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Thread: 62gr M855 or 55gr M193: Must choose ONE or THE OTHER for 16" bbl 1:7 twist

  1. #211
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    Mar 2015
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    Quote Originally Posted by T2C View Post
    That was my understanding. The slower twist rate barrels would not stabilize the tracer rounds?

    Did shooting in arctic cold conditions have something do to with the choice in 1:7 barrel twist rate as well?
    In the mid 1970s NATO began to look into the standardization of a second caliber round. It was quickly settled that the round would be based on the cartridge case of the M193, the the projectile was still up for debate, the US preferred the XM777, a 53 grain bullet with a steel penetrator, as this could be used in the M16A1 with the 1-12 twist barrel. The only other real contender was FN's SS109/SS110 which had been designed for the FN Minimi for the US Army's SAW program. This combination (SS109/Minimi) were designed around 1-7 twist rifling.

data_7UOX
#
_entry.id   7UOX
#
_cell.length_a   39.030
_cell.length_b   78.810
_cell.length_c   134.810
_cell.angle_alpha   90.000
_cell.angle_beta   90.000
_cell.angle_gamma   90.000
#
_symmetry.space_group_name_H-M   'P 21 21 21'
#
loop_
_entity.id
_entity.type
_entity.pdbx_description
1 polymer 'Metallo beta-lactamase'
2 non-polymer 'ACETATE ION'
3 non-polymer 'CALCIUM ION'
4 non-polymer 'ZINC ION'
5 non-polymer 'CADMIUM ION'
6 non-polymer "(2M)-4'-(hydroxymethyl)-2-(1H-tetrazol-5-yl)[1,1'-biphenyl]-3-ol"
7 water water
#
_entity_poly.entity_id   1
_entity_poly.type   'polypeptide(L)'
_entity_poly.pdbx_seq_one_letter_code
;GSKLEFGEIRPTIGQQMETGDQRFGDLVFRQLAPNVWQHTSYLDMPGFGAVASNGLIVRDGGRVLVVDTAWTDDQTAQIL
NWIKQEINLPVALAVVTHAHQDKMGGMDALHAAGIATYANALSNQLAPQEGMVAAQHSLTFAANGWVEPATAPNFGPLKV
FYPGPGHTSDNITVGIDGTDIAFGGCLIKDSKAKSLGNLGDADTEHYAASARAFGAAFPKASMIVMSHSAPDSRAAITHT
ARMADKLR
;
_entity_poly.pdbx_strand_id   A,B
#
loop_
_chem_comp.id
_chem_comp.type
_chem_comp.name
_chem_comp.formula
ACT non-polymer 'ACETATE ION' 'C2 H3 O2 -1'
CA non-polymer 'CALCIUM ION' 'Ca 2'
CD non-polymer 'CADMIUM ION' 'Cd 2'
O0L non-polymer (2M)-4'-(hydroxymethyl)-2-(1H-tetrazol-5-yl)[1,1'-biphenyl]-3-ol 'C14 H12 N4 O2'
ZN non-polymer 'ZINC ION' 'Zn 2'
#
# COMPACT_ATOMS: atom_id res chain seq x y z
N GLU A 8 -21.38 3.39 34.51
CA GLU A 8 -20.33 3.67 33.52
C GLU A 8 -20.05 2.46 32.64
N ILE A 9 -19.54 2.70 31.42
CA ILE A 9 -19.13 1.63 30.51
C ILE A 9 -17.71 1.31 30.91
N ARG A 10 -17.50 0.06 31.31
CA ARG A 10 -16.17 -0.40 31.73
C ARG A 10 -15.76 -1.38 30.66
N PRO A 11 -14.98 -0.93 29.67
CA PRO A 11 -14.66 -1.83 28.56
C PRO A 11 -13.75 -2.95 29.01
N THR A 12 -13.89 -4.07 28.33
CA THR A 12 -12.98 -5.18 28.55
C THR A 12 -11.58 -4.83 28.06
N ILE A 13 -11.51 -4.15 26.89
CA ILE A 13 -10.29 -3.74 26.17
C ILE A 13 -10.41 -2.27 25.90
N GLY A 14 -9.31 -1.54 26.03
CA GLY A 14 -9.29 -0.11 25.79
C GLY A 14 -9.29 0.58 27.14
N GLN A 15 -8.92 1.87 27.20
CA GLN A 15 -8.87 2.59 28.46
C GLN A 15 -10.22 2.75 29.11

The range and penetration requirements for the SAW were carried over as a baseline for the new NATO cartridge. Eventually, the SS109/SS110 combination was adopted as NATO standard in 1980. That same year the Minimi was adopted as the M249. These two factors cemented 1-7 twist as the only twist worth considering when the M16A1E1 came about.

    So, why was the SS110 so long? The XM287, a 68 gr ball round designed for the XM207E2 (Stoner 63), was the exact same length as the SS109. The tracer version of the XM287, the XM288, wasn't any longer than the XM287 and both would be stable out of a 1-9 twist barrel. So, why was the Belgian tracer so much longer that it required a faster twist? It all goes back to the NATO/SAW program tracer burn-out range requirement. That was set at 800 meters, and that required a lot of tracer composition.
    Last edited by lysander; 07-07-23 at 21:48.

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